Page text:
Section five overbreadth: the facial approach to adjudicating challenges under section five of the Fourteenth Amendment.

Author:Carroll, Catherine
Position::Case Note

TABLE OF CONTENTS INTRODUCTION I. SECTION FIVE OVERBREADTH EXPOSED A. Adoption of the Overbreadth Approach in the City of Boerne Cases B. Section Five Overbreadth as a Departure from Precedent II. PATHOLOGIES OF SECTION FIVE OVERBREADTH A. The Proper Scope o f Judicial Review B. Severability C. Internal Inconsistencies in the City of Boerne Cases D. The Federalism Defense of Section Five Overbreadth III. THE FUTURE OF SECTION FIVE: FACIAL INVALIDATION OF TITLE VII? CONCLUSION INTRODUCTION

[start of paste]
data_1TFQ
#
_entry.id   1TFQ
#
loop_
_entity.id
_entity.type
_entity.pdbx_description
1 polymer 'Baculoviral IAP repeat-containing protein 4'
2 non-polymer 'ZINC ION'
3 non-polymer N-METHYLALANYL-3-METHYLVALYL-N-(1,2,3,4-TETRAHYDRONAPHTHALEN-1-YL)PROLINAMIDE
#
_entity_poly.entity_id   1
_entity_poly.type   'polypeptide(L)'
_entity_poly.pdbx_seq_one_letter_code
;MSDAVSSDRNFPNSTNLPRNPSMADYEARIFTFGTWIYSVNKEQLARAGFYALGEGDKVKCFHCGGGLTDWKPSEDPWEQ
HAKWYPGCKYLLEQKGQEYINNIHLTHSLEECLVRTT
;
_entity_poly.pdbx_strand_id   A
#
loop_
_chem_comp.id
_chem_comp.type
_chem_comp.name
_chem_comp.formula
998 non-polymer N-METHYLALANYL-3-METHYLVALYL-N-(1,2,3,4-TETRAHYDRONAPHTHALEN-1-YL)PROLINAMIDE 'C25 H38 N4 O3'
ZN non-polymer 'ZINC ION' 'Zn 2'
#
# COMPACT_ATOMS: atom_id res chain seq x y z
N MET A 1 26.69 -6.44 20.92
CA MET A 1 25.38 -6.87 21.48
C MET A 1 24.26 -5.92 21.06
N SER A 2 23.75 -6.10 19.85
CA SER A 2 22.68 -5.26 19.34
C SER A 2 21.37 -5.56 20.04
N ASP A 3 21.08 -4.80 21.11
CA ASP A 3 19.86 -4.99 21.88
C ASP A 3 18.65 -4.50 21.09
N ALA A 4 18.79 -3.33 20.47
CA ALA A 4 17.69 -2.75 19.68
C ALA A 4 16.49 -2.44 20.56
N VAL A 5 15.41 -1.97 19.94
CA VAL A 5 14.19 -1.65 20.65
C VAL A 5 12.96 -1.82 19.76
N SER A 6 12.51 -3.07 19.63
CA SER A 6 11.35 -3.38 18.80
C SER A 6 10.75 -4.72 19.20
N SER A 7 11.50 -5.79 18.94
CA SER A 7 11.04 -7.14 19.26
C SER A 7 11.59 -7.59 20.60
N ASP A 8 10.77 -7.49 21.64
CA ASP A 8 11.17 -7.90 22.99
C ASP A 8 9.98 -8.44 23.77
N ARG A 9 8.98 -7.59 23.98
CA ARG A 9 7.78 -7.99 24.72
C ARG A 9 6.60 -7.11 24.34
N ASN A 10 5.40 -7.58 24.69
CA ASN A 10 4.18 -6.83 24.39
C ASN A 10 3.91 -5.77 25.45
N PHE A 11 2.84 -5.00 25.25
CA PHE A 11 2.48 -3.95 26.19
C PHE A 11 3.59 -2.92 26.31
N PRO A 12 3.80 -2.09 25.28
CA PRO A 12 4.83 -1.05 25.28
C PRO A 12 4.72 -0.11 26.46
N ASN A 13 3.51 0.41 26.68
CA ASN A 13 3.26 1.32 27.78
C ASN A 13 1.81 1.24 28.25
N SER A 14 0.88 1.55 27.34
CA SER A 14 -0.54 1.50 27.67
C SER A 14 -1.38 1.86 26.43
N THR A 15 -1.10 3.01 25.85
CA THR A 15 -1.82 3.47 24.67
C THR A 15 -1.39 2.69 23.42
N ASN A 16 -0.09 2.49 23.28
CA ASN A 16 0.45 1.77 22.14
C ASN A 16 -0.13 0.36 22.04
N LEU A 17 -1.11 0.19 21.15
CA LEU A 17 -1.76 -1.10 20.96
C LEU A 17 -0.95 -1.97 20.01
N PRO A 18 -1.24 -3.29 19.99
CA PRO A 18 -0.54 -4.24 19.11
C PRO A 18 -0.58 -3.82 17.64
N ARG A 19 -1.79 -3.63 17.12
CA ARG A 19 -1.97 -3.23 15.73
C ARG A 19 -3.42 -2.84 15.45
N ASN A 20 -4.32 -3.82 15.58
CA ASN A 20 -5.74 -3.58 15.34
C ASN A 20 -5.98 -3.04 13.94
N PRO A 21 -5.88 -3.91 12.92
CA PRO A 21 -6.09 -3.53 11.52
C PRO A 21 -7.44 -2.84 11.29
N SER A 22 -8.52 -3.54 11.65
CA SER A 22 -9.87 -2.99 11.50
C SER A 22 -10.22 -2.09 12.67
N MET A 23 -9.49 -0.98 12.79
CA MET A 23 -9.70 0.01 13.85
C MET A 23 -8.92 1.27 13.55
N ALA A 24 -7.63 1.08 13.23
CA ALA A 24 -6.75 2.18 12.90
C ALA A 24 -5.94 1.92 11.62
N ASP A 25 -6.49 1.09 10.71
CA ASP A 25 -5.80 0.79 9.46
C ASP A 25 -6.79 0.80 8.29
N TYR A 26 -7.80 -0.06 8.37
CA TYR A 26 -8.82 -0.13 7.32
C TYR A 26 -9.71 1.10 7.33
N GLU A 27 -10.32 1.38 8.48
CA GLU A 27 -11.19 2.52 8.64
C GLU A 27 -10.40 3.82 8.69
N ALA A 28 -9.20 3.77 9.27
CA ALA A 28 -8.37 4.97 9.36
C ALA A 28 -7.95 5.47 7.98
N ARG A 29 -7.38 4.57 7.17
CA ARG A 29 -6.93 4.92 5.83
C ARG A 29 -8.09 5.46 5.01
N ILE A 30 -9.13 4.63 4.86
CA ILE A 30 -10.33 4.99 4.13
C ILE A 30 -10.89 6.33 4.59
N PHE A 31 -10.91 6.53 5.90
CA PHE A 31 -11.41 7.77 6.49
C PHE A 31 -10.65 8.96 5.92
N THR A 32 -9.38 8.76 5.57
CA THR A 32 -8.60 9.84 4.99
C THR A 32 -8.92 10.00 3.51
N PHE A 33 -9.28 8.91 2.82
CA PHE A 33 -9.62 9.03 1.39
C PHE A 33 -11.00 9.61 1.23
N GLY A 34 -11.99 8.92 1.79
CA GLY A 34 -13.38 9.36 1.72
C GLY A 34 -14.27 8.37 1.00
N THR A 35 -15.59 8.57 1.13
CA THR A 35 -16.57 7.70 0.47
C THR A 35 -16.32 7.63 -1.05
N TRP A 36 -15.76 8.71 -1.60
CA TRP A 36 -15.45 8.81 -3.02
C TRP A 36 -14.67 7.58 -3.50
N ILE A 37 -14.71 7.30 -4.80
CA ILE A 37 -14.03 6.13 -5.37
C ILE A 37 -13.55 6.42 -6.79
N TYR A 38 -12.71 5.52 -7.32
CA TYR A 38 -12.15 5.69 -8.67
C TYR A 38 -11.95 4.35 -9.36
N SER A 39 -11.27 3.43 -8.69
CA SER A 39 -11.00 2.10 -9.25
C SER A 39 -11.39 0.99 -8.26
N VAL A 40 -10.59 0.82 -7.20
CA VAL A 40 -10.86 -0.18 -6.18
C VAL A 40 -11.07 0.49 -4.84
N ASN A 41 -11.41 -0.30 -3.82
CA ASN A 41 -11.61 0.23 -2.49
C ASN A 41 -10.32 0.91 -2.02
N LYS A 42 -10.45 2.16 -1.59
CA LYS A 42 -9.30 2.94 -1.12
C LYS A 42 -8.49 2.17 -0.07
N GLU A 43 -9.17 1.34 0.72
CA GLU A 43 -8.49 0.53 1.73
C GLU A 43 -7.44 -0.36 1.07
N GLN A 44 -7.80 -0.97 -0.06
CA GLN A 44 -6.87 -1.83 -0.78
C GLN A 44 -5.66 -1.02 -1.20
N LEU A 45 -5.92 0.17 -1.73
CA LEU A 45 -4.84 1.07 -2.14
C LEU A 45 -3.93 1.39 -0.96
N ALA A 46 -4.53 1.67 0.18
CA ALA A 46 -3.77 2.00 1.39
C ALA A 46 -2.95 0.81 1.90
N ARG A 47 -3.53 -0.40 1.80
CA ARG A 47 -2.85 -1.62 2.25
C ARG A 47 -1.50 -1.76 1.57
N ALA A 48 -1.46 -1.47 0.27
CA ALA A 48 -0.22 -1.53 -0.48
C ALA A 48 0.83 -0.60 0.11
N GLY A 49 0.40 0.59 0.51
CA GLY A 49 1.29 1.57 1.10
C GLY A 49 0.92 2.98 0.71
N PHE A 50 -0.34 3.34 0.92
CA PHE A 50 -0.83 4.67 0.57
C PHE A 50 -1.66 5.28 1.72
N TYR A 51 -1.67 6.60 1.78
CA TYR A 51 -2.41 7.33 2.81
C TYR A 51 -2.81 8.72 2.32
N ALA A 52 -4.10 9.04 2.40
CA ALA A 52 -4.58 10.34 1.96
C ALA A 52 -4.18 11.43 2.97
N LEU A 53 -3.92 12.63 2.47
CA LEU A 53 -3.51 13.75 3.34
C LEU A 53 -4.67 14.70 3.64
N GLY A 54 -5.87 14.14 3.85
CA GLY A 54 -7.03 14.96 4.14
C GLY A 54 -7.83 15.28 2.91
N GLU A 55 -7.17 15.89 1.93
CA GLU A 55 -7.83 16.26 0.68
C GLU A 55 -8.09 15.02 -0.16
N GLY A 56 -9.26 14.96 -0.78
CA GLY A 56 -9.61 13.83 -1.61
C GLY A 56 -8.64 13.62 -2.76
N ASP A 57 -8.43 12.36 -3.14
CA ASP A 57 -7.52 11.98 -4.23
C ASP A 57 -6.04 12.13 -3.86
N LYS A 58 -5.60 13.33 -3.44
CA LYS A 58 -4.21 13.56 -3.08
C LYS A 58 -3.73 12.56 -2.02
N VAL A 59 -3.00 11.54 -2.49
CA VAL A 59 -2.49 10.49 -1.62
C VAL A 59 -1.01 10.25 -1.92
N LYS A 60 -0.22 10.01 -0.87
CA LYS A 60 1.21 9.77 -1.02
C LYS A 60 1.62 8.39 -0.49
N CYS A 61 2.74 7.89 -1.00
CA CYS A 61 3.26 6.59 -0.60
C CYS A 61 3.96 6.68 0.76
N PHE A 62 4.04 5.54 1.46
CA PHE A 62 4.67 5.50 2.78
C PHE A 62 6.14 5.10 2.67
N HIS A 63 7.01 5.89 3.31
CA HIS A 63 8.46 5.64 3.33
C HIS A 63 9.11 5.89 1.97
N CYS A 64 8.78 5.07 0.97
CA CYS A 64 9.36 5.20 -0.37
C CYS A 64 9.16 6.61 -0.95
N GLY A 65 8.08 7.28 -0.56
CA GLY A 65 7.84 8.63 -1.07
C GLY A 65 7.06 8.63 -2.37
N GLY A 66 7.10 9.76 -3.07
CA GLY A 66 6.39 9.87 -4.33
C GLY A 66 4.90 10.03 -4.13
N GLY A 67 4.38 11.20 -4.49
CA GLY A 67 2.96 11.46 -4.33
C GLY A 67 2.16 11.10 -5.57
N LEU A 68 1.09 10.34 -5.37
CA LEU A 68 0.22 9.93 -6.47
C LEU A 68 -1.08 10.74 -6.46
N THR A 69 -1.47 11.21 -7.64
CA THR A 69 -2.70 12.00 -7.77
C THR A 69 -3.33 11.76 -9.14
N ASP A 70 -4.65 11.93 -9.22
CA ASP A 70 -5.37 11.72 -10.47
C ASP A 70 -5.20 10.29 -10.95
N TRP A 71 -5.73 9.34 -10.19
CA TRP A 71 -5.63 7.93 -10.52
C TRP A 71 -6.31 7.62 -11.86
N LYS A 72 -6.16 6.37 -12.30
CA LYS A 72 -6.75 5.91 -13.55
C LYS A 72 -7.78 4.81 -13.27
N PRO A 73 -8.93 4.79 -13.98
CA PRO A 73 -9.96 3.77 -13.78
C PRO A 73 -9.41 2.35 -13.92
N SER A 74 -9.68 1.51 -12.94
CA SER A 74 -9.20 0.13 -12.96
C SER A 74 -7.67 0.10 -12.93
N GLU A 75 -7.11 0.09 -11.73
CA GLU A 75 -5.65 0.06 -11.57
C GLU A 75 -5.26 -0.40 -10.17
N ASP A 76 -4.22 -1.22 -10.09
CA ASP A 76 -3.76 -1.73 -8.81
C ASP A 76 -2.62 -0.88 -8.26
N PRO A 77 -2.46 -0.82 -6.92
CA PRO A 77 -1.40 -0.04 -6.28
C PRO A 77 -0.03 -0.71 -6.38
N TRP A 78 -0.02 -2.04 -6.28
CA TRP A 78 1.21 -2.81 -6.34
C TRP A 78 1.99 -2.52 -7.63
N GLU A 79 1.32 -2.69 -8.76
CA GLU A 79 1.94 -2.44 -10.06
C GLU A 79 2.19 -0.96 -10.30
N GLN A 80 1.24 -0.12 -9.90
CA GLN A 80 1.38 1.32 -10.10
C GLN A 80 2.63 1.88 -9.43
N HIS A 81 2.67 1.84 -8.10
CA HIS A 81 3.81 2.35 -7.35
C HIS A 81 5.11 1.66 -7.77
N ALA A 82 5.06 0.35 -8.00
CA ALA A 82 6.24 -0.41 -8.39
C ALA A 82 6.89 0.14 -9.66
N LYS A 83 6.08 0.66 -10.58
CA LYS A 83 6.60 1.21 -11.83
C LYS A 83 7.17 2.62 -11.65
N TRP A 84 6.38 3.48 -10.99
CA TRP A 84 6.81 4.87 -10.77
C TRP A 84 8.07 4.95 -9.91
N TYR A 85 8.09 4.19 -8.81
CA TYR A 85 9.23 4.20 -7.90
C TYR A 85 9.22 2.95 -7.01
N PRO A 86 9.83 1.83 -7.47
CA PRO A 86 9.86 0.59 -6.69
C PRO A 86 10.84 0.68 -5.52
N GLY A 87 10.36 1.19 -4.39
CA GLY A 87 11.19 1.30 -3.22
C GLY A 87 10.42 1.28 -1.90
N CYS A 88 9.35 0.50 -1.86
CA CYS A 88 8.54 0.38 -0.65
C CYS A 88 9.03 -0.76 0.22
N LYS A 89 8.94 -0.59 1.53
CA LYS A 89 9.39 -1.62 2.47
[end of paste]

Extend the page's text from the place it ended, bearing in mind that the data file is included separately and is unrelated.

In February 1996, the New York State Department of Transportation fired Joseph Kilcullen from his position as a snowplow driver in the Department's Highway Maintenance training program. (1) Alleging that the state discharged him because of his epilepsy and learning disability, (2) Kilcullen sued his former employer under the Americans with Disabilities Act ("ADA"), (3) which abrogated states' sovereign immunity and permitted private suits for damages against states in federal court. (4) Kilcullen asserted only that he was not treated the same as similarly situated non-disabled employees; his claim did not implicate the ADA's requirement that employers provide "reasonable accommodation" to disabled employees. (5) Nevertheless, the federal district court for the Northern District of New York concluded that to determine the validity of the ADA's abrogation of state sovereign immunity in Kilcullen's case, it had to consider whether the ADA as a whole--including the reasonable accommodation provisions--was a valid exercise of Congress's power under section 5 of the Fourteenth Amendment. (6)